tv Floridas Calusa Indians CSPAN November 27, 2014 11:15am-11:25am EST
left here by people. even today, where less than five miles from the reservation. a large amount of the community in billings or native people. we bring a lot of school groups here and a large amount of educational programs that we offer to teachers to tell the story so that montanans can get a sense of what what people were like thousands of years ago before there was a montana. we continue our look at native american history here on c-span. next month the cola set indians of florida. a look at the spanish mission to convert native americans to christianity. after that, ancient rock drawings of pueblo people. and another tells about the little shell tribe of chippewa indians of montana and their struggle to become a federally recognized tribe.
>> c-span's american history to her continues. the colusat to heritage trail. about the colusa indians who lived along southwest florida's coast for 1500 years. >> we're here at the site of tampa. we are standing 150 miles south of modern day tampa. there is a well known map that shows the native place name. this was one of the largest of the colusa towns. it was one large big community including one in a sterile day and the other at big mound key. the coastal -- colusa were controlling many other towns but there was a mapmaker in the early 1700s and the name tempe
got shifted to where it is presently located. we are also here at highland on the shore of an estuary. it is placed wherever freshwater and saltwater mix. this is to the north of the peace river and the myakka river. the produce one of the most productive habitats. it supports mangrove and seagrass systems. it was the system that the colusa and their land -- ancestors used to achieve great success.
by understanding the natural history of the estuary and the natural history of the organisms about live their archaeologists have been able to understand the pass of the people who first settled here i want hundred a.d. and there is no written record from the xhosa until the 1500 tossed. as far as we have they had no written language. for that first 1500 years of life, in order to understand the people and know about their culture and preserve their legacy, we excavate and what are known as maidens -- middens and the landscape features. archaeologists have had 75 excavations in over 30 years to understand this place and these people. a midden means debris of life. so essentially garbage.
within the middens are indicator of environmental change and artifacts that were left high and. these are eastern oysters and these are crested oysters. crested oysters exist in higher salinity waters. to get higher salinity at various points but also when there are prolonged periods of droubt. there are holes that indicate higher salinity waters. this is some of the clues or indicators to where people were going to collect food,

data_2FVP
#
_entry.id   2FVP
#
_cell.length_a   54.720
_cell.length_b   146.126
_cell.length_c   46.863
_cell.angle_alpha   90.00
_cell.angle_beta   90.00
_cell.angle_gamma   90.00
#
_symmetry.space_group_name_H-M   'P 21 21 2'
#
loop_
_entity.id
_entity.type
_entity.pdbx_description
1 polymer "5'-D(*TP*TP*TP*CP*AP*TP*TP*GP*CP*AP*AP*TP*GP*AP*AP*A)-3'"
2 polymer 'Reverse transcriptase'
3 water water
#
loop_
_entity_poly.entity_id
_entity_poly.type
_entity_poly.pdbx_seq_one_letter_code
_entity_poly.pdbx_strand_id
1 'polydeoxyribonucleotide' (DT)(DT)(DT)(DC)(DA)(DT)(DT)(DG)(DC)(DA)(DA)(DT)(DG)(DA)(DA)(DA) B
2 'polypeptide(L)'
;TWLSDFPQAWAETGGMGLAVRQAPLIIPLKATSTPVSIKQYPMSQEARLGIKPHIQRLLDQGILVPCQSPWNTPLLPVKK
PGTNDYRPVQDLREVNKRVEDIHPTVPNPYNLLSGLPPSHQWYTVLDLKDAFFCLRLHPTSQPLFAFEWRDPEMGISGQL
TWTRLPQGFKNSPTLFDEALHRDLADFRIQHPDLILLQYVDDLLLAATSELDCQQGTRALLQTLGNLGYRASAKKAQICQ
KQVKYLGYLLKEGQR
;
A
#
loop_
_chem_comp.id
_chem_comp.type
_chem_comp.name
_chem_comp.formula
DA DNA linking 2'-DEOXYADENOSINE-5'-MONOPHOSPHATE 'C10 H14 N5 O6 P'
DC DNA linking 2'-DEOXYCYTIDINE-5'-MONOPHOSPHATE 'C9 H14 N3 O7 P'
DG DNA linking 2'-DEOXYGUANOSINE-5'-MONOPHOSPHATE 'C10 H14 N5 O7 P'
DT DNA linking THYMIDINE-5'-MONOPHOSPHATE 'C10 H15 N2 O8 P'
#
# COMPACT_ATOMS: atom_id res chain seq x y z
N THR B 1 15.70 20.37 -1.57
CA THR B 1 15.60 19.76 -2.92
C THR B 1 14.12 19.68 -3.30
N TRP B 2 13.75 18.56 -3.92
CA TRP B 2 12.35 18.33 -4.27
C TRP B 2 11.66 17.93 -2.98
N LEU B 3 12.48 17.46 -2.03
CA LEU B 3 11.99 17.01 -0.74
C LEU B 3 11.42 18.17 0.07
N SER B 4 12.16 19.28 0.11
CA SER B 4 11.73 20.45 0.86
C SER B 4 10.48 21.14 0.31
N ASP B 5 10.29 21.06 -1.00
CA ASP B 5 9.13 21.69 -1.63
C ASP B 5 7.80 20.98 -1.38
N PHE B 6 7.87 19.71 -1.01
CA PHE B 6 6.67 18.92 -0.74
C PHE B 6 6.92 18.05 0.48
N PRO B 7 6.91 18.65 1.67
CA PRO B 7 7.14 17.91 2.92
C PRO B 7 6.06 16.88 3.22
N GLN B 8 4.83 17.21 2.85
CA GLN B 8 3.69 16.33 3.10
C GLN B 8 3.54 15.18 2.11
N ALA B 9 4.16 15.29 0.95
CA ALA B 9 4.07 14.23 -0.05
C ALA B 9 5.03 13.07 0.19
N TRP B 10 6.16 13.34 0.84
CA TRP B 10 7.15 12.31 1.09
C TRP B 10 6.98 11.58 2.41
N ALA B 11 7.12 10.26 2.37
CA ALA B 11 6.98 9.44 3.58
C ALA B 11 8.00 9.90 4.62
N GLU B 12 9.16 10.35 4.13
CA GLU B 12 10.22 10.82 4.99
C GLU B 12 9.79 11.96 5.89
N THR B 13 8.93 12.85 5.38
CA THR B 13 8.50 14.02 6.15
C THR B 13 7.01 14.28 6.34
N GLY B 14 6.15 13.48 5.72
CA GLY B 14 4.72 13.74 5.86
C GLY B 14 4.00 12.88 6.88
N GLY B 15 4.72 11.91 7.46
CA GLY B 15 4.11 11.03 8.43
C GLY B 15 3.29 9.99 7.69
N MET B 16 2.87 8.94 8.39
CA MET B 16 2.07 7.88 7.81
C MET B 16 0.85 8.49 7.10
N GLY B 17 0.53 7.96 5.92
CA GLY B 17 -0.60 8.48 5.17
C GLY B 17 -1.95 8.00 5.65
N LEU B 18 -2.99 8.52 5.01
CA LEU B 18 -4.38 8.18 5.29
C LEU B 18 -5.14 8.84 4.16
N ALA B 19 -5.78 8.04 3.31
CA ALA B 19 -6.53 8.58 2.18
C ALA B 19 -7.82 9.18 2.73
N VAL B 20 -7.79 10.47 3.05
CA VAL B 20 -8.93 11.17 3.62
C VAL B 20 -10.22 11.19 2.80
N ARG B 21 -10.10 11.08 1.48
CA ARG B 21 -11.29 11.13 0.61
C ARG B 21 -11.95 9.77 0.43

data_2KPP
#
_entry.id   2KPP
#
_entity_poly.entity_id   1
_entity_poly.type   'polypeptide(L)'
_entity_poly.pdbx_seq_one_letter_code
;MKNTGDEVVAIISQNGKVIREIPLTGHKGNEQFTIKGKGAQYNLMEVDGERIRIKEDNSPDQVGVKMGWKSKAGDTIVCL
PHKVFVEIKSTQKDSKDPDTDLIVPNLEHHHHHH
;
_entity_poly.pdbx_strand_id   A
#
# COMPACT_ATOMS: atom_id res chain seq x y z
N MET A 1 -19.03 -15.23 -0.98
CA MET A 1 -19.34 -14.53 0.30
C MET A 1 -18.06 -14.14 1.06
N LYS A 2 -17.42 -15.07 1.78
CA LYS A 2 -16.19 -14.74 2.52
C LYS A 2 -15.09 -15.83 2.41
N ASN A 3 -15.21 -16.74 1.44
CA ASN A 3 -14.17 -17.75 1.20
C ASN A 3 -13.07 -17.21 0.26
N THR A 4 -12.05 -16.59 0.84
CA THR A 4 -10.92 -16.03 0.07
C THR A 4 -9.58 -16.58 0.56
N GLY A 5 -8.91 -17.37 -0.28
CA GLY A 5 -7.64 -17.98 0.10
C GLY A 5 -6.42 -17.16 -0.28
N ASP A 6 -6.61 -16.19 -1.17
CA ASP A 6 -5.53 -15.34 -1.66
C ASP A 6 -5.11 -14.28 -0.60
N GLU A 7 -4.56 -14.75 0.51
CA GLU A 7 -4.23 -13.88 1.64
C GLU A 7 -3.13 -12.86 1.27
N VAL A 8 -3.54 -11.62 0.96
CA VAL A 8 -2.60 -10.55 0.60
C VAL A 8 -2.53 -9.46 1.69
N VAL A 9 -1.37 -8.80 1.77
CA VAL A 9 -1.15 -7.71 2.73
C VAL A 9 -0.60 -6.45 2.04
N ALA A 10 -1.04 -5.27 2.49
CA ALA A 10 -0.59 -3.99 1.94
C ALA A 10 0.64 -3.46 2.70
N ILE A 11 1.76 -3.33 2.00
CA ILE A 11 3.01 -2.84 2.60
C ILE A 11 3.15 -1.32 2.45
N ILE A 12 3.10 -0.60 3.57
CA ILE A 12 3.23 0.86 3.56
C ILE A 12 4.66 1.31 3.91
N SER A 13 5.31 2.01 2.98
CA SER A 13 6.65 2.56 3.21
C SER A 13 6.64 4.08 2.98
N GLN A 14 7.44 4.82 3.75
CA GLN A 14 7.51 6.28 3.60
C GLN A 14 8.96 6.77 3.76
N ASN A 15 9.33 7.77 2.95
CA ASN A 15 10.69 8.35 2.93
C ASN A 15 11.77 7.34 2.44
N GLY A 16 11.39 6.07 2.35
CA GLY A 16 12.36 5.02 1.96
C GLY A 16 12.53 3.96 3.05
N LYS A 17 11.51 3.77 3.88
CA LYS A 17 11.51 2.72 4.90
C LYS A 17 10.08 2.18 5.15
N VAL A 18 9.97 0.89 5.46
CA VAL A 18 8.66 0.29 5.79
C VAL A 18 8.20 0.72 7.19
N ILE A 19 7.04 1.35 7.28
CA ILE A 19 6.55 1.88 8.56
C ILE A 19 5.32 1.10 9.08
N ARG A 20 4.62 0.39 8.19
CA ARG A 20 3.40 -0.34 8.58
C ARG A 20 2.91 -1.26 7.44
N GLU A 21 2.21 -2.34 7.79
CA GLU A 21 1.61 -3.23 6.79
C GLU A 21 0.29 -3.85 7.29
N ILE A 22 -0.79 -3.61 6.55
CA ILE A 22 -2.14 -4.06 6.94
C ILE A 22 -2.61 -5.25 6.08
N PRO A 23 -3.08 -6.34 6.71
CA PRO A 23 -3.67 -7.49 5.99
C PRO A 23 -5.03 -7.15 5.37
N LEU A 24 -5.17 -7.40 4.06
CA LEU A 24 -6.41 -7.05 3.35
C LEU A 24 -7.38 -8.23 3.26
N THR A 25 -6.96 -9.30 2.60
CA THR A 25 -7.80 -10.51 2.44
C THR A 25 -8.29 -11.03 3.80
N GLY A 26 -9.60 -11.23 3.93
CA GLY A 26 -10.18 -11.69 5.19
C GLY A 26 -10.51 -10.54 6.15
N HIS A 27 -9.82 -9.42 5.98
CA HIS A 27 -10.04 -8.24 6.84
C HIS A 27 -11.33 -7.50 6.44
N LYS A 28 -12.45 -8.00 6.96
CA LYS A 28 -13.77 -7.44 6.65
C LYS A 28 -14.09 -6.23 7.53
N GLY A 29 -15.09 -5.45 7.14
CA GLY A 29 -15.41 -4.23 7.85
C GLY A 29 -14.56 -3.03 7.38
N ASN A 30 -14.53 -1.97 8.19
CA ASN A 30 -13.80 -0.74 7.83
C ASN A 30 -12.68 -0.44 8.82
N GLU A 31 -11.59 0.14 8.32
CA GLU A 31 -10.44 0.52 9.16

particularly when they are in assemblage, in a mix with other species. the acre near -- by detailed analysis we began to understand the resilience of the people here and parts of their culture. we know they endured an extreme period of long-term cld. the abandoned the site around a three years. when they returned was when they began to use the middens and mounds and to be building massive structures as well as
excavating a canal that took the right -- the route with what was likely to be a freshwater stream. it was 30 feet wide eight to 12 feet deep and went all the way across this island. as has for that kind of construction work is also as men mounds. going as the 1600s, they established a posse-using. what do you cap the colusa away from the conflicts. with a myriad -- when they began, it set the stage for the people who became professionals and were equipped with guns and came to take south area elusive people as slaves.
in the 16 90's there numbers had in reduced to about 2000 people. when -- they only had their basic tools and no guns. in 1711 then known as a group of 70 including: 701 by ship to cuba. it is thought there were others who did not have spaces on the ship. and-a-half headlands out of their towns and 401 -- other neighbor -- native people flee into florida and there began to be an amalgam of cultures that
founded -- it is possible that the listener does part of that is groups and there is a saying that to live the -- if you're still speaking of them they are not gone. you people shared the trailer and the red recent -- research chamber with the hope -- people had families here, they had the tear [indiscernible] when they leave here they will understand they were people living in a place, living well, developing art and music and a spirituality, and there were times of conflict. if we can take lessons from that
about how we relate to other people from around the world that is important and special and we do feel -- we can understand a bit more and they can look at our southwest or to environment and understand it the great deal more as well. >> today's look at the people, atces, and events looking native american history as part of c-span's city tour. you can see more at our website, c-span.org. more american history